When you’re first eligible for Medicare, it’s crucial to verify and do a few things to ensure you don’t receive a penalty for late enrollment into different parts of Medicare.

How Medicare Late Enrollment Penalties Work

Different parts of Medicare come with late enrollment penalties. These penalties fall under Part A & Part B. There’s also a penalty if you don’t take Part D when first eligible.

Part A Late Enrollment Penalty

For most Americans, this will not apply as they qualify for Medicare Part A for $0 premium due to working for at least ten years themselves or their spouse.

Those not in this situation must enroll in Part A when they’re first eligible unless they have creditable coverage. If they don’t have creditable coverage and don’t start their Part A, they have a Medicare Late-Enrollment-Penalty.

How the Part A Late-Enrollment-Penalty Works

If you don’t take Part A when first eligible and don’t have creditable coverage, you’ll be subject to a 10% penalty on your Part A premium for twice as long as you did not have coverage.

For example, if you don’t take your Part A for four years, you’ll pay the increased premium for the next eight years. If you’re considered low income, you may qualify for programs that will pay the Part A premium for you.

Part B Late Enrollment Penalty

The Medicare Part B penalty applies to beneficiaries that don’t take their Medicare Part B when first eligible and did not have creditable coverage.

Medicare has a premium for Part B unless you qualify for a Medicare Savings Program that will pay it for you. The Part B premium is calculated based on how many years you delayed enrolling into Part B and didn’t have another form of creditable coverage.

How the Part B Late-Enrollment-Penalty Works

The Part B penalty is 10% of the Part B premium for every consecutive 12- month period you were eligible for but did not elect coverage.

For example, if you went four years, 48 months, without taking Part B once you were eligible and did not have creditable coverage, you’ll have a 40% penalty on top of the standard Part B premium. The current Part B premium is $170.10, you would be paying an additional $80 per month for the rest of your life.

Part D Late Enrollment Penalty

Similar to the Part A and Part B penalties, the drug coverage penalty revolves around not taking the coverage when first eligible. The drug coverage penalty is also called the Part D penalty. Qualifying for the low-income subsidy program (Extra Help) will waive the penalty.

How the Part D Late-Enrollment-Penalty Works

For each month you don’t enroll or have creditable coverage, you’ll accrue a 1% penalty of the average monthly drug plan cost.

Let’s assume you went four years without taking drug coverage. You’ll receive a 1% penalty that compounds monthly. You would have a 48% penalty. The current average Part D premium is a little more than $33. Your Part D penalty would be about $14 a month.

No matter which drug plan you were to enroll in, you would pay an additional $14 a month on top of your plan’s premium for the rest of your life.

How to Avoid Medicare Late-Enrollment-Penalties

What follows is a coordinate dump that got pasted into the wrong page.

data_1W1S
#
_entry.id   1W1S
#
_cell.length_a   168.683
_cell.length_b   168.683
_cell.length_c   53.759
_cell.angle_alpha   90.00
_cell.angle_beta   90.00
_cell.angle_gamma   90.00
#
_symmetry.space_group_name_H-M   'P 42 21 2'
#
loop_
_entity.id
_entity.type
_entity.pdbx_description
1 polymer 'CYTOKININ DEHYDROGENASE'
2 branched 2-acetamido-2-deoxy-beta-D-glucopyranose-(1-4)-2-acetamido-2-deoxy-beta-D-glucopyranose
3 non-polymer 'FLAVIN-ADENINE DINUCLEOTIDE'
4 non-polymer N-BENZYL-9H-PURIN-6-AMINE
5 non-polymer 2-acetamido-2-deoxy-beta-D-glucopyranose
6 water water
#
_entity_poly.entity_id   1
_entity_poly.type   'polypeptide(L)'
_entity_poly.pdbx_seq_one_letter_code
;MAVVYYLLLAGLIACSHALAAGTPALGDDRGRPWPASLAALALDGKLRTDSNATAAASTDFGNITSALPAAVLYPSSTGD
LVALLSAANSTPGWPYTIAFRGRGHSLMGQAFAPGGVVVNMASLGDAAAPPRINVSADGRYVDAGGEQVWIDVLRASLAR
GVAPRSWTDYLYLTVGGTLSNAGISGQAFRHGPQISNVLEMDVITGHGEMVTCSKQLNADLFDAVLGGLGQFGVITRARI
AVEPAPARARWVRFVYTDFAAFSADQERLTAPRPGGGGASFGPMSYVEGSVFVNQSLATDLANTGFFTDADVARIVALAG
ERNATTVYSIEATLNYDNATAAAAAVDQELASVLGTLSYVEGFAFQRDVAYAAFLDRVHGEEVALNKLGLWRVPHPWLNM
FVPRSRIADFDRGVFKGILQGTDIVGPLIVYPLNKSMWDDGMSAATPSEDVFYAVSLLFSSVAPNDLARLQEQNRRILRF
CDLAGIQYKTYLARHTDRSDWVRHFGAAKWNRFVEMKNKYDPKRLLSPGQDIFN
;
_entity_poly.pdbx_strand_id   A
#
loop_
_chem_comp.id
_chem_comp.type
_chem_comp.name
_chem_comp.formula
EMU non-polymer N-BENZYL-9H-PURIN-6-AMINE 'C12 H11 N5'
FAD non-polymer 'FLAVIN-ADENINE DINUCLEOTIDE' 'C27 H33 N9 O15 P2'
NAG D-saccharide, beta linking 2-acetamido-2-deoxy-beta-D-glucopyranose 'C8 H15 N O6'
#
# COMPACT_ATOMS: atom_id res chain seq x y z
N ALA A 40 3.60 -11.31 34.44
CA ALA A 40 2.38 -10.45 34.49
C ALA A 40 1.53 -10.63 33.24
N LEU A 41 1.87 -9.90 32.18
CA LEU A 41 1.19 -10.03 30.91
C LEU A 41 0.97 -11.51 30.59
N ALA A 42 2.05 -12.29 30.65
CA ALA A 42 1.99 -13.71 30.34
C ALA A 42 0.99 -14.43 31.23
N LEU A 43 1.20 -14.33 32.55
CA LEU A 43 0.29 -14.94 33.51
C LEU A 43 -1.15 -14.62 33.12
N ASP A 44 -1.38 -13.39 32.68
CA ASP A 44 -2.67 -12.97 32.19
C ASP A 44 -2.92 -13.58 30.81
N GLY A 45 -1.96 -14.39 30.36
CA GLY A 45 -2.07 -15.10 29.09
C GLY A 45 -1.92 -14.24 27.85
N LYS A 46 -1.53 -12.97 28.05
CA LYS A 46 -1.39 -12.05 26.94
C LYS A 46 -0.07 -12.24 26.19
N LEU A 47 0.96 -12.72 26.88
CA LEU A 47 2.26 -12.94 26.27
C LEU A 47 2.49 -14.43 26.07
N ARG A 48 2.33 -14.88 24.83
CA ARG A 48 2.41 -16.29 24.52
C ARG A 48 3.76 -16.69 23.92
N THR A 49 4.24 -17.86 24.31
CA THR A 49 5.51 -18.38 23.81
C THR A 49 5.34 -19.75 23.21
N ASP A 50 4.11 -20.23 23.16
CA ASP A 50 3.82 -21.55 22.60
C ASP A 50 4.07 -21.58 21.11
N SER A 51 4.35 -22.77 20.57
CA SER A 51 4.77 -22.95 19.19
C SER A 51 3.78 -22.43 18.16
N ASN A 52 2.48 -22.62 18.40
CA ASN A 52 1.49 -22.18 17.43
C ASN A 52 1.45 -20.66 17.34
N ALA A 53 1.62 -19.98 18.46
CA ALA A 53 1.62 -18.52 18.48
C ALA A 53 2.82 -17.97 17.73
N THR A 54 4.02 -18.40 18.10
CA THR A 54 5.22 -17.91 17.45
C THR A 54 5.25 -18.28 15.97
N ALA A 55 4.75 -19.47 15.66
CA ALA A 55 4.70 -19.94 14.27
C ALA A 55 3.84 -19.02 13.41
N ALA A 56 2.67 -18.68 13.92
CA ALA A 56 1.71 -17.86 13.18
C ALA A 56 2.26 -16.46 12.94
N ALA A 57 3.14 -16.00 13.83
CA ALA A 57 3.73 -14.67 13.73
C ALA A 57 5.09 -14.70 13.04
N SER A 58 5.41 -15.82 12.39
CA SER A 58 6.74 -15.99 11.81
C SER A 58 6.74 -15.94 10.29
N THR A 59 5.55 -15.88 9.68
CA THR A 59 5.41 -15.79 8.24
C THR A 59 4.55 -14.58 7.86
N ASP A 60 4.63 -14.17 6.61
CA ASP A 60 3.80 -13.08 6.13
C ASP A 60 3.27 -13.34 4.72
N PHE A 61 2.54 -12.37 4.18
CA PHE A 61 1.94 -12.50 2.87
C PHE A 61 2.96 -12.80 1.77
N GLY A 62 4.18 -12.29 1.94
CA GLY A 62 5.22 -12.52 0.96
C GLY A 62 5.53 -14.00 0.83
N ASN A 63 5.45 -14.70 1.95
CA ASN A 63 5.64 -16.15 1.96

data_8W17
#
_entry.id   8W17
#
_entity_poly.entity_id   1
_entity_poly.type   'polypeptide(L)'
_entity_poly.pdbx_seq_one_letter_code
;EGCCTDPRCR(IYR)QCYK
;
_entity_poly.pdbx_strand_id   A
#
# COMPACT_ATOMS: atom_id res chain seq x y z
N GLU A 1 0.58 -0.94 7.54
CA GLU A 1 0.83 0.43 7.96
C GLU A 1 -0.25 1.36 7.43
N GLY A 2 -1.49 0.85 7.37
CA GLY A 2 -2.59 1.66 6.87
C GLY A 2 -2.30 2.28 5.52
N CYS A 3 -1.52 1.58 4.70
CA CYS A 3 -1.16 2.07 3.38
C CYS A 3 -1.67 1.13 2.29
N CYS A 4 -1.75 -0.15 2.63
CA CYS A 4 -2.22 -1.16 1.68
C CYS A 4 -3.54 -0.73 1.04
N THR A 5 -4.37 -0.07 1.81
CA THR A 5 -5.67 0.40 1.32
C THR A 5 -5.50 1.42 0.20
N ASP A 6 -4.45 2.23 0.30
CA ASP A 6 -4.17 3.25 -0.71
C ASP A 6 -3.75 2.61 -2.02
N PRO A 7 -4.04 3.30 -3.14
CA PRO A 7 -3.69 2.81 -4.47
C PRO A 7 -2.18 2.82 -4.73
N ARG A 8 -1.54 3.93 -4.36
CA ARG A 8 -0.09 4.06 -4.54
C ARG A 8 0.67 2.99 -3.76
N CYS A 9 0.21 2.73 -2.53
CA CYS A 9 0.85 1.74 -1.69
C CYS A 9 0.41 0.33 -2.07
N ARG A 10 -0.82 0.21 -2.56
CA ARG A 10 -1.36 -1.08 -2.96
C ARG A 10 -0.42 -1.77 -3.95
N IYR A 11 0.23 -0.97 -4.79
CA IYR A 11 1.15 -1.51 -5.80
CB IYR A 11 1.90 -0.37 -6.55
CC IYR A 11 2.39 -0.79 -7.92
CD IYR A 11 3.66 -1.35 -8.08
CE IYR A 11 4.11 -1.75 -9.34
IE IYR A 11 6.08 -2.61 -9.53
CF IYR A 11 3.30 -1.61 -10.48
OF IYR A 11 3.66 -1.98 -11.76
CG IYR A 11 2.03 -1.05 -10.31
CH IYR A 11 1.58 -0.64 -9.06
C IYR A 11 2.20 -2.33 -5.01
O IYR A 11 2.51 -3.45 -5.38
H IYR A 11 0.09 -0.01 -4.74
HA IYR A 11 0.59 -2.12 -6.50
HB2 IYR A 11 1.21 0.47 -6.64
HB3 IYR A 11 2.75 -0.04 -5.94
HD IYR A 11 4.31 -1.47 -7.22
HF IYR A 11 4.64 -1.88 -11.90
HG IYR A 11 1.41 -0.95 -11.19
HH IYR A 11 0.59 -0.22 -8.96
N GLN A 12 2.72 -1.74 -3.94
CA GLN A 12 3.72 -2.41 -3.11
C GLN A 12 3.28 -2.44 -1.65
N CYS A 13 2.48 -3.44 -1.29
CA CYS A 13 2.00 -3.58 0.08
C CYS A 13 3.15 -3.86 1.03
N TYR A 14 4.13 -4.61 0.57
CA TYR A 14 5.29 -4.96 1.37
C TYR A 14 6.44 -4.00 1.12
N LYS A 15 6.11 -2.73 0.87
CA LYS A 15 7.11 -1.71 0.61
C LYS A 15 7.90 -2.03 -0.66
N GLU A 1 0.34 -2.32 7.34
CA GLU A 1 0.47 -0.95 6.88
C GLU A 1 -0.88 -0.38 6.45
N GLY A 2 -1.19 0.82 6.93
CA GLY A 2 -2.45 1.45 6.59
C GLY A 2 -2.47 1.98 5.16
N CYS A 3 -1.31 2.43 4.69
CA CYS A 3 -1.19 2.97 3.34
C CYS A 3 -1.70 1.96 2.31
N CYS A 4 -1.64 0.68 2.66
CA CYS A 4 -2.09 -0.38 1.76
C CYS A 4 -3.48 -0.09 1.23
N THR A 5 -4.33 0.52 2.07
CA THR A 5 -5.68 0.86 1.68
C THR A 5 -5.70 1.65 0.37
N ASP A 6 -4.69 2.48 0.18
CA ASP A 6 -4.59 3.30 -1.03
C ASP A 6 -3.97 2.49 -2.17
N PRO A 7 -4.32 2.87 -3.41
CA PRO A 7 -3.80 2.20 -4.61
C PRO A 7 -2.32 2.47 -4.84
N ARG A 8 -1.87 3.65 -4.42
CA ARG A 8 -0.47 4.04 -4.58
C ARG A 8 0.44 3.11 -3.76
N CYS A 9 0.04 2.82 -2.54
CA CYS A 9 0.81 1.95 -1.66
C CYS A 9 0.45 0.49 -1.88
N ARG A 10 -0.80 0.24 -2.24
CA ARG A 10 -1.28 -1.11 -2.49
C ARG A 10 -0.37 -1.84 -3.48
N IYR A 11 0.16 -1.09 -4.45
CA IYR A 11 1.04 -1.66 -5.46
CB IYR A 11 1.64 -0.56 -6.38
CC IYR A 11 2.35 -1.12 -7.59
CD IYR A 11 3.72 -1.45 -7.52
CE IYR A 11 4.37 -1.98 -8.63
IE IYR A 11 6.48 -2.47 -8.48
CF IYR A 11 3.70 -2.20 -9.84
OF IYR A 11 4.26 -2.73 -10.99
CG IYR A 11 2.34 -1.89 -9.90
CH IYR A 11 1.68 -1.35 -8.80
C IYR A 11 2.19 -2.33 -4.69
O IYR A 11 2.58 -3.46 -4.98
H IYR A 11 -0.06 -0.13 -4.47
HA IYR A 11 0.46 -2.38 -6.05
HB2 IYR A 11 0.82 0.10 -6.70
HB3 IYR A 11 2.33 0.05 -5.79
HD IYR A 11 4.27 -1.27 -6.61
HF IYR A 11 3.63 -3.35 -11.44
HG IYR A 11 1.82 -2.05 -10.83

Avoiding these penalties is relatively easy. As long as you worked for 10 years, or your spouse has, then you get Part A premium free. Whether you need it or not, it makes sense to enroll anyway.

If you’re working, contact your benefits administrator for your group coverage. Ask if the group coverage is creditable coverage under Medicare. If so, you don’t need to enroll. However, you can still enroll in Part A since it’s premium-free.

You get a Special Enrollment Period to enroll in Medicare when your group coverage ends. If your employer has less than 20 employees, then the group coverage is not considered creditable.

If you have VA coverage, enroll in Part B when you’re first eligible. This is because VA benefits are not considered creditable coverage under Medicare Part B. However, VA benefits are considered creditable under Part D.

How to Eliminate Medicare Late Enrollment Penalties

There are a few ways to try and get the penalty waived. You can contact Social Security to appeal the late enrollment penalty. If you have a low income, you can apply for the Extra Help program or the Medicare Savings Program.

If you’re dual-eligible for Medicare & Medicaid, then you could be eligible for a Medicare Savings Program. These programs will waive or pay for any penalties you may have incurred.

Your penalities will also disappear if you accrued them when you were under 65 and on Medicare due to collecting SSDI for 24 months. When you turn 65, your penalties will reset.

How to Get Help with Medicare Late Enrollment Penalties

If you’re approaching your Medicare eligibility, give us a call or fill out our online request form. Let us help you navigate Medicare. We can help ensure you don’t end up with costly penalties.

by Lindsay Malzone, Lindsay Malzone is the Medicare expert for Medigap.com. She's been contributing to many well-known publications as an industry expert since 2017. Her passion is educating Medicare beneficiaries on all their supplemental Medicare options so they can make an informed decision on their healthcare coverage.